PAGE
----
diamond-anvil cell

diamond-anvil cell

[¦dī·mənd ¦an·vəl ‚sel]
(engineering)
A device for generating an extremely high pressure in a sample that is sandwiched between two diamond anvils to which forces are applied.
References in periodicals archive ?
The team's pressure-based technique involves a diamond-anvil cell that can subject materials to pressures thousands or even millions of times greater than external atmospheric pressures.
When the pressure in the diamond-anvil cell reaches at least 150,000 atmospheres -- corresponding to the pressure about 250 miles below the Earth's surface -- the aluminum and phosphate ions edge away from their crystalline sites into an amorphous arrangement.
First, they injected a small sample of nitrogen gas into a disk-shaped chamber inside a diamond-anvil cell.
The team used a diamond-anvil cell to bring the noble gases helium, neon, argon, and xenon to more than 100,000 times the pressure of Earth's atmosphere (15-52 gigapascals), and used a laser to heat them to temperatures ranging up to 50,000 degrees Fahrenheit (about 28,000 degrees Kelvin).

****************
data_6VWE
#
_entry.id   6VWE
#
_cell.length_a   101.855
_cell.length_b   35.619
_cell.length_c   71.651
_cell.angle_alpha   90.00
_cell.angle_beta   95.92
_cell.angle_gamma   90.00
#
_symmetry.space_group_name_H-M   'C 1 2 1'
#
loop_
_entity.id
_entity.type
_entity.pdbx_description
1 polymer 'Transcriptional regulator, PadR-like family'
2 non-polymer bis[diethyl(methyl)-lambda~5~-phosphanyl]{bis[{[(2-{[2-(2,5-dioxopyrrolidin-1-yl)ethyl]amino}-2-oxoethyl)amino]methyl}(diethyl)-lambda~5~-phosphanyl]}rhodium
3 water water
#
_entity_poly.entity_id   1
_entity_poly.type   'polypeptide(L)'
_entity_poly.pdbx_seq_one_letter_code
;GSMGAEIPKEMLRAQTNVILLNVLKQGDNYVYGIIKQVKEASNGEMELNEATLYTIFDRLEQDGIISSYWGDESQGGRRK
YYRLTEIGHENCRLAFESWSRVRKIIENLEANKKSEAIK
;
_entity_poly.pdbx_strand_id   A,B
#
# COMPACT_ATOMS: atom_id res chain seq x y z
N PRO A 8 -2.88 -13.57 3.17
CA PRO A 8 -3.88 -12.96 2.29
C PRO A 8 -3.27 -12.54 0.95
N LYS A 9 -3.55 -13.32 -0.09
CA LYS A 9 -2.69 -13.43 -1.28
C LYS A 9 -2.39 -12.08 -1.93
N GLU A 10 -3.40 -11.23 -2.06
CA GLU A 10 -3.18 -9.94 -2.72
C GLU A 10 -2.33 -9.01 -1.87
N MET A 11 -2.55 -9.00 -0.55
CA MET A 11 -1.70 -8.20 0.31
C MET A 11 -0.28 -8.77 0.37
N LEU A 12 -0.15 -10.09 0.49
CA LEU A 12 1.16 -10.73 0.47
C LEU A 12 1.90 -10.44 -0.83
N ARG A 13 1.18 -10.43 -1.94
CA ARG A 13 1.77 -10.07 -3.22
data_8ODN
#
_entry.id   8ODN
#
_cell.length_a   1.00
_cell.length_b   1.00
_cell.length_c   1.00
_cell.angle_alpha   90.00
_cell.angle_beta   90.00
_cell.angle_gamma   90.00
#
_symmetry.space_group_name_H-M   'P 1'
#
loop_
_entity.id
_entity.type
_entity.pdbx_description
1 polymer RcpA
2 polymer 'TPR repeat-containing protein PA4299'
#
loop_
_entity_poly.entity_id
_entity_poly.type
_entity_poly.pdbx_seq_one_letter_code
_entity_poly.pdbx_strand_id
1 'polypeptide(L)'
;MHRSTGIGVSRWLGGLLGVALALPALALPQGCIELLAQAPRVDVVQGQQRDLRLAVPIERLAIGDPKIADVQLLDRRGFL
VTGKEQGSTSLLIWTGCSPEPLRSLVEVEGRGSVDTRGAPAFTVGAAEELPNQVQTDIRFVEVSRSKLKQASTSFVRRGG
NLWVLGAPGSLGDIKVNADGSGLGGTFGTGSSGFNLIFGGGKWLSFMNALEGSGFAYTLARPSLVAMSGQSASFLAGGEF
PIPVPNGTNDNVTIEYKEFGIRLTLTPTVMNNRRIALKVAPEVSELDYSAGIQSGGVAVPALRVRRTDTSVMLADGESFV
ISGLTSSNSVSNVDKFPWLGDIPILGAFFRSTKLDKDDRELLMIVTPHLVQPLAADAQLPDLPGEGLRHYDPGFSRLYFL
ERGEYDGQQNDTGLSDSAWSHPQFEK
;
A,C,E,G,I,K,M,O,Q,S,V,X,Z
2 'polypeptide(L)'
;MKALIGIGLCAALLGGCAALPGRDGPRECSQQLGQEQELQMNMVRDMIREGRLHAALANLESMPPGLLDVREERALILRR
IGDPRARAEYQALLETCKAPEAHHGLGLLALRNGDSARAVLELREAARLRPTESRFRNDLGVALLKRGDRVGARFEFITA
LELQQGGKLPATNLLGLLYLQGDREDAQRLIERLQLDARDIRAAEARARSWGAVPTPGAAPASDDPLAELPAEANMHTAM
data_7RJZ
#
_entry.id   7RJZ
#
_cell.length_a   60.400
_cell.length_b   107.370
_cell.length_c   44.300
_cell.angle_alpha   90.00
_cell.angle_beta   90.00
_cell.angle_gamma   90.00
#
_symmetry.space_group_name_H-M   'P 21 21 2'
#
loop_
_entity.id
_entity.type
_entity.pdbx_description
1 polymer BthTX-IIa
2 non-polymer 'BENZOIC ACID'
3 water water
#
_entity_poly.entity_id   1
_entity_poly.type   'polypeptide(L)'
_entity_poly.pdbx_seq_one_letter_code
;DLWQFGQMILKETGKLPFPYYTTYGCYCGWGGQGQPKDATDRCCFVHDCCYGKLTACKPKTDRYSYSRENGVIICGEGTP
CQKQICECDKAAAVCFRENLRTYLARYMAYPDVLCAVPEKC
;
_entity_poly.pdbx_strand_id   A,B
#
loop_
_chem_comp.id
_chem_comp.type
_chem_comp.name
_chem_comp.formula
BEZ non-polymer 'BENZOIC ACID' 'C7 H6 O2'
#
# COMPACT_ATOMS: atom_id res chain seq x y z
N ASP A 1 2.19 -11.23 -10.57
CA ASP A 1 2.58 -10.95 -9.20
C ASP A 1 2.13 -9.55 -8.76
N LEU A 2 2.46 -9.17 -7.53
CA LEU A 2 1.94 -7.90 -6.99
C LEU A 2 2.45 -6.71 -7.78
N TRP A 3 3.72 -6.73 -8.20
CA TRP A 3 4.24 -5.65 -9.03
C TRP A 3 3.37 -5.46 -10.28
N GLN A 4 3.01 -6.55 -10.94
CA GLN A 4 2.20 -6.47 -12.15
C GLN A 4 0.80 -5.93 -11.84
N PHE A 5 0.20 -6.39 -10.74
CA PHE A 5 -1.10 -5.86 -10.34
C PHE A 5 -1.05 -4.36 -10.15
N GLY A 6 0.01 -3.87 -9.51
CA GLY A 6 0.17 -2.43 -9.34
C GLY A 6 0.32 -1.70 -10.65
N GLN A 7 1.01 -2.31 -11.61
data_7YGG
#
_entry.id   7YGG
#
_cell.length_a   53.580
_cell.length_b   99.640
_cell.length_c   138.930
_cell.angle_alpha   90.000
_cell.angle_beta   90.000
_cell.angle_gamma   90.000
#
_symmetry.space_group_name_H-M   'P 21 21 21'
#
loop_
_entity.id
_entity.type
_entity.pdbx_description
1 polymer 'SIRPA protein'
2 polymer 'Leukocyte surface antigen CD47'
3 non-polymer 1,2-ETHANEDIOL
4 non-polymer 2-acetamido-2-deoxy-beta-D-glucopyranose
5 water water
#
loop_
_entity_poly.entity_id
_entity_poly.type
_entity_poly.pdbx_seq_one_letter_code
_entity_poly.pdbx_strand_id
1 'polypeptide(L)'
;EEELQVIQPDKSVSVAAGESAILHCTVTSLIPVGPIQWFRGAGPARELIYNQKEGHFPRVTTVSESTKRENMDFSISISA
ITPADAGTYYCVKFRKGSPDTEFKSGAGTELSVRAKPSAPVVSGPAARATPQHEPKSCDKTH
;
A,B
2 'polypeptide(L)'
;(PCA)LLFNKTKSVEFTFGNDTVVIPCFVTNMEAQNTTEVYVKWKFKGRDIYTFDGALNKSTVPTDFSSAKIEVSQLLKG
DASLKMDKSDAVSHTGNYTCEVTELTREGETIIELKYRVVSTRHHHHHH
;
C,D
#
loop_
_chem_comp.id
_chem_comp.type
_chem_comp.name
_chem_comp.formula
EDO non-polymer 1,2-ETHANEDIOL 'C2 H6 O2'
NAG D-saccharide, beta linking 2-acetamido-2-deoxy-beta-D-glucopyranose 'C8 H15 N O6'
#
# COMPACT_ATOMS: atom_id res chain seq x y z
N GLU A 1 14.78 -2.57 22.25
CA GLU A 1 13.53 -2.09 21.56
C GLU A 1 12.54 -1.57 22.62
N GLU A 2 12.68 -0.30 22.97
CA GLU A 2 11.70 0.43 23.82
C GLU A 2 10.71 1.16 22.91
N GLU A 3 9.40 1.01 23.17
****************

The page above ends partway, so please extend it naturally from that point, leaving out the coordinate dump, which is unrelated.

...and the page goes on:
They combined ingredients for this so-called abiotic synthesis of methane, the main ingredient in natural gas, in a diamond-anvil cell and monitored in-situ the progress of the reaction.
and his colleagues loaded a microscopic sample of solid sodium into a diamond-anvil cell, a viselike device capable of generating extreme pressure.
Piermarini, An Optical Fluorescence System for Quantitative Pressure Measurement in the Diamond-Anvil Cell, Rev.
Although experiments at room temperature in small containment chambers made of diamond, called diamond-anvil cells, brought hydrogen stably to pressures exceeding 2 million atmospheres, evidence of electrical conductivity never turned up-leaving scientists both frustrated and perplexed.
Experiments will be performed using cutting-edge techniques such as diamond-anvil cells and high-power heating lasers together with concurrent complementary characterization techniques, such as Raman spectroscopy or x-ray diffraction in synchrotron radiation facilities.